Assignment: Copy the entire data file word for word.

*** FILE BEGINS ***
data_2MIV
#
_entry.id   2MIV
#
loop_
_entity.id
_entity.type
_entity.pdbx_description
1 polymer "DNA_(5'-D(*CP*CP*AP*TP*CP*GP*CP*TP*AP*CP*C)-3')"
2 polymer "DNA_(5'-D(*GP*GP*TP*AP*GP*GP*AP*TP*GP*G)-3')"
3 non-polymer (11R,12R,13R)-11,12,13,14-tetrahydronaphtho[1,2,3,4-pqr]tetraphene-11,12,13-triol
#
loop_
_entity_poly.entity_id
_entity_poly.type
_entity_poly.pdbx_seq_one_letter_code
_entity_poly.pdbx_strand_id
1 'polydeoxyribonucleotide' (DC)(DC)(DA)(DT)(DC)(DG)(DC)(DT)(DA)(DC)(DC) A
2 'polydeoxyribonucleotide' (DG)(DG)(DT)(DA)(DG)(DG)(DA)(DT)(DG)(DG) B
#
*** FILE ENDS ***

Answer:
data_2MIV
#
_entry.id   2MIV
#
loop_
_entity.id
_entity.type
_entity.pdbx_description
1 polymer "DNA_(5'-D(*CP*CP*AP*TP*CP*GP*CP*TP*AP*CP*C)-3')"
2 polymer "DNA_(5'-D(*GP*GP*TP*AP*GP*GP*AP*TP*GP*G)-3')"
3 non-polymer (11R,12R,13R)-11,12,13,14-tetrahydronaphtho[1,2,3,4-pqr]tetraphene-11,12,13-triol
#
loop_
_entity_poly.entity_id
_entity_poly.type
_entity_poly.pdbx_seq_one_letter_code
_entity_poly.pdbx_strand_id
1 'polydeoxyribonucleotide' (DC)(DC)(DA)(DT)(DC)(DG)(DC)(DT)(DA)(DC)(DC) A
2 'polydeoxyribonucleotide' (DG)(DG)(DT)(DA)(DG)(DG)(DA)(DT)(DG)(DG) B
#